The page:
It was the birthday of the parish priest and the children had come with their birthday greetings and gifts.
The priest took the gift-wrapped parcel from little Mary and said, “Ah! I see you have brought me a book.” (Mary’s father ran a bookstore in town.)
“Yes, how did you know?”
I”I always know,” replied the priest.
And you, Tommy, have brought me a jumper,” said the priest, picking up the parcel Tommy held out to him. (Tommy’s father was a dealer in woolen goods.)
“That’s right. How did you know?” “Ah, I always know,” replied the priest.
And so it went, until the priest lifted Bobby’s box. The wrapping paper was wet (Bobby’s father owned a bottle shop), so the preist said, “I see you have brought me a bottle of scotch and spilled some of it!”
“Wrong,” said Bobby, “it isn’t scotch.”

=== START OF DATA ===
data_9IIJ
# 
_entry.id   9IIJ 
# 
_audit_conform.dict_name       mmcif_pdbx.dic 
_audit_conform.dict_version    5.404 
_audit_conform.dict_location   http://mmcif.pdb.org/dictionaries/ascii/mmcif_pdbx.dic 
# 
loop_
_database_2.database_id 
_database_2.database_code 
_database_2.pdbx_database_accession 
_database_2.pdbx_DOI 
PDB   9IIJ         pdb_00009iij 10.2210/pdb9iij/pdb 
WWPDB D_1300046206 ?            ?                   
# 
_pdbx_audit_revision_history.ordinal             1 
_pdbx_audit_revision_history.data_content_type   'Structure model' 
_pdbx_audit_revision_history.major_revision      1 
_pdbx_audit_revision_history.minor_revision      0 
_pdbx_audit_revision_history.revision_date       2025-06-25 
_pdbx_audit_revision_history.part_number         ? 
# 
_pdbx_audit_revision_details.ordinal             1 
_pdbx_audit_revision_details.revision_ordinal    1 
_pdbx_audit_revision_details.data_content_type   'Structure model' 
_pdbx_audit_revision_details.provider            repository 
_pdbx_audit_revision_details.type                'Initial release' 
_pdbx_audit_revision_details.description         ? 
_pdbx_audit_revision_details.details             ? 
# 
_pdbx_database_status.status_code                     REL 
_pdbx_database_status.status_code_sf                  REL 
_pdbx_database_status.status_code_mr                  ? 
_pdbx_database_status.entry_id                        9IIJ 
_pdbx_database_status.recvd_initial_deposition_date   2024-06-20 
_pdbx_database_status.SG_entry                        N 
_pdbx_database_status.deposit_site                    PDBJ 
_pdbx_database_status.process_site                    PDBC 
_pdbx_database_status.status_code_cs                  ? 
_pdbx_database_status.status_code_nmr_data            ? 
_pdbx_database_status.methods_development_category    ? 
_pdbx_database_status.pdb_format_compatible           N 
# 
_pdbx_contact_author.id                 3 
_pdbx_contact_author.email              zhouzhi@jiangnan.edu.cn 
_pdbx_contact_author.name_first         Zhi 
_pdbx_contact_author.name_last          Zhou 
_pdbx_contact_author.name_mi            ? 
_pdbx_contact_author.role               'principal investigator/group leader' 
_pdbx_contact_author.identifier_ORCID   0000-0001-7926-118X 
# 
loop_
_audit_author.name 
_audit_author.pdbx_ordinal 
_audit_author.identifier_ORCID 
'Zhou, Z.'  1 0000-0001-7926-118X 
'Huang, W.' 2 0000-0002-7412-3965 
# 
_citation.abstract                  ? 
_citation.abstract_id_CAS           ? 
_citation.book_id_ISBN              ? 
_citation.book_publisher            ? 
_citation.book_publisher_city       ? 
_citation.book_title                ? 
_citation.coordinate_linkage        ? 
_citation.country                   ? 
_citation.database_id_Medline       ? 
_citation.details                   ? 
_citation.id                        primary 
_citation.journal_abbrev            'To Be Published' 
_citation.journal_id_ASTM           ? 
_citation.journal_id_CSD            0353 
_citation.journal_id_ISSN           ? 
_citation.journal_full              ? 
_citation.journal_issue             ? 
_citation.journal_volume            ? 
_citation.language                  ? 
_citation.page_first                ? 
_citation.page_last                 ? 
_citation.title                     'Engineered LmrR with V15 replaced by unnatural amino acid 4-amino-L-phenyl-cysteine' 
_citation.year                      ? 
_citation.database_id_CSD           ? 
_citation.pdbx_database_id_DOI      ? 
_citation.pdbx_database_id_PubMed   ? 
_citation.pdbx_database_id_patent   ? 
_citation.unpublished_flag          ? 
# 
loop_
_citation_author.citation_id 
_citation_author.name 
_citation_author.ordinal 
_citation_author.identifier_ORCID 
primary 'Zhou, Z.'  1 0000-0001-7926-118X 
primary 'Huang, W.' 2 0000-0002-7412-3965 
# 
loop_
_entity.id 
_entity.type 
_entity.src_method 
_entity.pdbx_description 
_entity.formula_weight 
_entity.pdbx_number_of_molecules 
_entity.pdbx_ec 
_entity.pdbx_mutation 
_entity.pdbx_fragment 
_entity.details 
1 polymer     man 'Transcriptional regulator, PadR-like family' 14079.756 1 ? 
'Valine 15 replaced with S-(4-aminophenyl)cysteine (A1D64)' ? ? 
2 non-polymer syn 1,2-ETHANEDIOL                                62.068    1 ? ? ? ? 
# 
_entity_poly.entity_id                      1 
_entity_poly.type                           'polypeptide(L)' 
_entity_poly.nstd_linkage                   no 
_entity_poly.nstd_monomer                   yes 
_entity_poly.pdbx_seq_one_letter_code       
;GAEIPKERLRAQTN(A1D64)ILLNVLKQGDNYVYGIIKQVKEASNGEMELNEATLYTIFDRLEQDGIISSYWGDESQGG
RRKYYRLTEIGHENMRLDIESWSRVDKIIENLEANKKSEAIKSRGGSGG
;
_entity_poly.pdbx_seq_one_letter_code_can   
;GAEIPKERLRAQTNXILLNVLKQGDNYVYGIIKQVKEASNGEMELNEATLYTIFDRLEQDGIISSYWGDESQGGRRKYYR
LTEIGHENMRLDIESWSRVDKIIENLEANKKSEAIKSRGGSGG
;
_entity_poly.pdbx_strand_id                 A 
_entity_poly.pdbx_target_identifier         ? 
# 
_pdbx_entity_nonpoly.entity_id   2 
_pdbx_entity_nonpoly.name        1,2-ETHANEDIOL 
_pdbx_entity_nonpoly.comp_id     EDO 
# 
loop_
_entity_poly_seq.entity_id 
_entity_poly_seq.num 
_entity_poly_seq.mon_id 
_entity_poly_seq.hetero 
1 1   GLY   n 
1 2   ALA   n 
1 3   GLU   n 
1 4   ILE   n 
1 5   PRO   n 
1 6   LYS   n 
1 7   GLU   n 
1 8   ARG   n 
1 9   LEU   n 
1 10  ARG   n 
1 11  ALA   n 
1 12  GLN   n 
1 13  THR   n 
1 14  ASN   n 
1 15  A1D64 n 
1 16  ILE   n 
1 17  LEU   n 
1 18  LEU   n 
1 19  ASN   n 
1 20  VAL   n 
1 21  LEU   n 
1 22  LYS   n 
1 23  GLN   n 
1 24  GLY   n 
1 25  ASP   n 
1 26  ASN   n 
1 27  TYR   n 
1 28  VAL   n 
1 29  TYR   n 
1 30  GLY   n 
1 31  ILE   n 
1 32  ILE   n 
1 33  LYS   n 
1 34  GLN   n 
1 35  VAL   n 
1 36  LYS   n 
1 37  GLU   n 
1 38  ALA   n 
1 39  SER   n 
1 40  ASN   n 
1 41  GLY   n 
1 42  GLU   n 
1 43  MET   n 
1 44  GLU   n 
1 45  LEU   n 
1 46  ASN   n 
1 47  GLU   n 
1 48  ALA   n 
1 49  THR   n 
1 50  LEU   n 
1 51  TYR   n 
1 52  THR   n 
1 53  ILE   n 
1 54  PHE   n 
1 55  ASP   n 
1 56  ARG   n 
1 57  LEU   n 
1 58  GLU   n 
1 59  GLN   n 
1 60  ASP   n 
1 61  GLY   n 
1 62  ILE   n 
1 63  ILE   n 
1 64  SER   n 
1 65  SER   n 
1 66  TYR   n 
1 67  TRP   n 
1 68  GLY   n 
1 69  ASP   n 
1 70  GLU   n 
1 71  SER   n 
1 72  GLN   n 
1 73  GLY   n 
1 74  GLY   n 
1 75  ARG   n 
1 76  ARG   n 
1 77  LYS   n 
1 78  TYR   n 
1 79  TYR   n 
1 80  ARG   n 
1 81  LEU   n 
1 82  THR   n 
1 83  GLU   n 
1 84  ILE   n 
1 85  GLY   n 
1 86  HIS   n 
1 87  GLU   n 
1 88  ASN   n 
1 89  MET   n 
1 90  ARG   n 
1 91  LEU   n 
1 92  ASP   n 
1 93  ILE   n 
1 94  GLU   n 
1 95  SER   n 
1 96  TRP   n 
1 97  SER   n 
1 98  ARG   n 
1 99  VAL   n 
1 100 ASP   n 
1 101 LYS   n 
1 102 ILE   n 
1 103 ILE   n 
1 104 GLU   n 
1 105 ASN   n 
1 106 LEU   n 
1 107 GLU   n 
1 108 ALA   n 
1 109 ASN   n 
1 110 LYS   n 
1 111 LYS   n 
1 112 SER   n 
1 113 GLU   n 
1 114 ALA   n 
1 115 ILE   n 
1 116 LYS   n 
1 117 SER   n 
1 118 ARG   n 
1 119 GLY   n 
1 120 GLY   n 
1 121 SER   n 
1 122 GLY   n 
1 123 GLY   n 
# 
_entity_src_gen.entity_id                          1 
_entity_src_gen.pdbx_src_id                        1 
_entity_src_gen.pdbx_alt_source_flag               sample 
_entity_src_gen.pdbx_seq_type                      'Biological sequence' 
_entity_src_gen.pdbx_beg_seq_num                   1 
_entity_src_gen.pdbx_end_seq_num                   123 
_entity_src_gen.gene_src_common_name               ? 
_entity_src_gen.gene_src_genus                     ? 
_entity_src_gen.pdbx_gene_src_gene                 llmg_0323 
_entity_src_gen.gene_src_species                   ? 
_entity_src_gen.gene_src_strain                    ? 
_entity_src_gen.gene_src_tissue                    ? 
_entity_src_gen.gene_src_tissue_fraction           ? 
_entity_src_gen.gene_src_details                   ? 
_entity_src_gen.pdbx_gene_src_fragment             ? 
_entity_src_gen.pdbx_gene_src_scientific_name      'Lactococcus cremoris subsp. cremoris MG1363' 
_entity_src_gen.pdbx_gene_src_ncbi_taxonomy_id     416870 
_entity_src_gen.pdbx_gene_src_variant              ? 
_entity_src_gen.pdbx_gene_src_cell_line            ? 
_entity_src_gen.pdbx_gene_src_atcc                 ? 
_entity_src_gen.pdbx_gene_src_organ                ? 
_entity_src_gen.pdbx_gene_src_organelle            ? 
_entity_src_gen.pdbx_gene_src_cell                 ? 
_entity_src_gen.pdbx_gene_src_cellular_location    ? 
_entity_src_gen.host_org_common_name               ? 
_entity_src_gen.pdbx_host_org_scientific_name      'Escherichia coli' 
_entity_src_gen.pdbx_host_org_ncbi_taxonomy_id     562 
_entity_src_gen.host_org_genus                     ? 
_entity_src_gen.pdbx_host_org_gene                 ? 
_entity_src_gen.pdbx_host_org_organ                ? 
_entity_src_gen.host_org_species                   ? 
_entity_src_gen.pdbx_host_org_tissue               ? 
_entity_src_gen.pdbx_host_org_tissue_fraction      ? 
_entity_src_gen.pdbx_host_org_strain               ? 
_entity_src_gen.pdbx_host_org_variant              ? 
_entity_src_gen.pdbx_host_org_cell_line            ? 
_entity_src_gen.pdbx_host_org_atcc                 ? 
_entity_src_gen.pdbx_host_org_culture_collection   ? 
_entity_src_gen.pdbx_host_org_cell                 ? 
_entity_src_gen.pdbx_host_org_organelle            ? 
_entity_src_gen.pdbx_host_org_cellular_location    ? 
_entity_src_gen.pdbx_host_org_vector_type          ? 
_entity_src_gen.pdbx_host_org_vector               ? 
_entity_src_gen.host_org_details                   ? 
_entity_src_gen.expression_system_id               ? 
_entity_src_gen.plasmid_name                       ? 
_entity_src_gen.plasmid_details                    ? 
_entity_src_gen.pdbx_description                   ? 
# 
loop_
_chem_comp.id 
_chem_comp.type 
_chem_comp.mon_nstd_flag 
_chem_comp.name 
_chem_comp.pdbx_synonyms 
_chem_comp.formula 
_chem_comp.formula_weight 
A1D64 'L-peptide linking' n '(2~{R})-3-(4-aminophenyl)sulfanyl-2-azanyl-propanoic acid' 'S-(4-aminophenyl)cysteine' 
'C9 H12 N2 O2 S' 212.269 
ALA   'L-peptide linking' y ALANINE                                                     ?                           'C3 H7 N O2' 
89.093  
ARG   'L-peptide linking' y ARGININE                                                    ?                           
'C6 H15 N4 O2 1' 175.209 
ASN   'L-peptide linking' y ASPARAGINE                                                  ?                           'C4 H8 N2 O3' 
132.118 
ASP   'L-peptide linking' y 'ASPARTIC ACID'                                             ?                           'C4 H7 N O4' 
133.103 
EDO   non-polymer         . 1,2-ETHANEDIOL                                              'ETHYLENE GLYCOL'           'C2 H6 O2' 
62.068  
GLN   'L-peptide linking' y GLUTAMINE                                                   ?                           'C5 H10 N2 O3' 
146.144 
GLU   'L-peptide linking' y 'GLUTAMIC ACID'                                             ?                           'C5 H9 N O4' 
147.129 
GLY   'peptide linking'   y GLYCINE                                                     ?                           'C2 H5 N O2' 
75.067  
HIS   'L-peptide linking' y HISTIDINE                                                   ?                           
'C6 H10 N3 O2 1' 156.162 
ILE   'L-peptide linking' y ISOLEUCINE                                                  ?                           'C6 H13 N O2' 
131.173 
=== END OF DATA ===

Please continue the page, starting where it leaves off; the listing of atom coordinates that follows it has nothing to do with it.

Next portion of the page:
“Well, a bottle of rum then,” said the priest.
“Wrong again,” said Bobby.
The priest’s fingers were wet. He put one of them in his mouth but that gave him no clue. “Is it gin?” he asked.
“No,” said Bobby. “I’ve brought you a puppy!”
[Anthony de Mello]
When I finished my first degree, I thought I knew some stuff. Then I did an Honours degree, and I thought I even knew more stuff. Then I did a PhD and realized I knew virtually nothing! There is just so much to know! So much. And there is so much that is mystery, and I will never know or understand. That is the danger with a great education: we think we know all we need to know, or that we can work it out ourselves, whether that be as individuals or a human race. Not quite so. At some point we come to the realization that there is always more to know and more that we will not understand. Humbling really.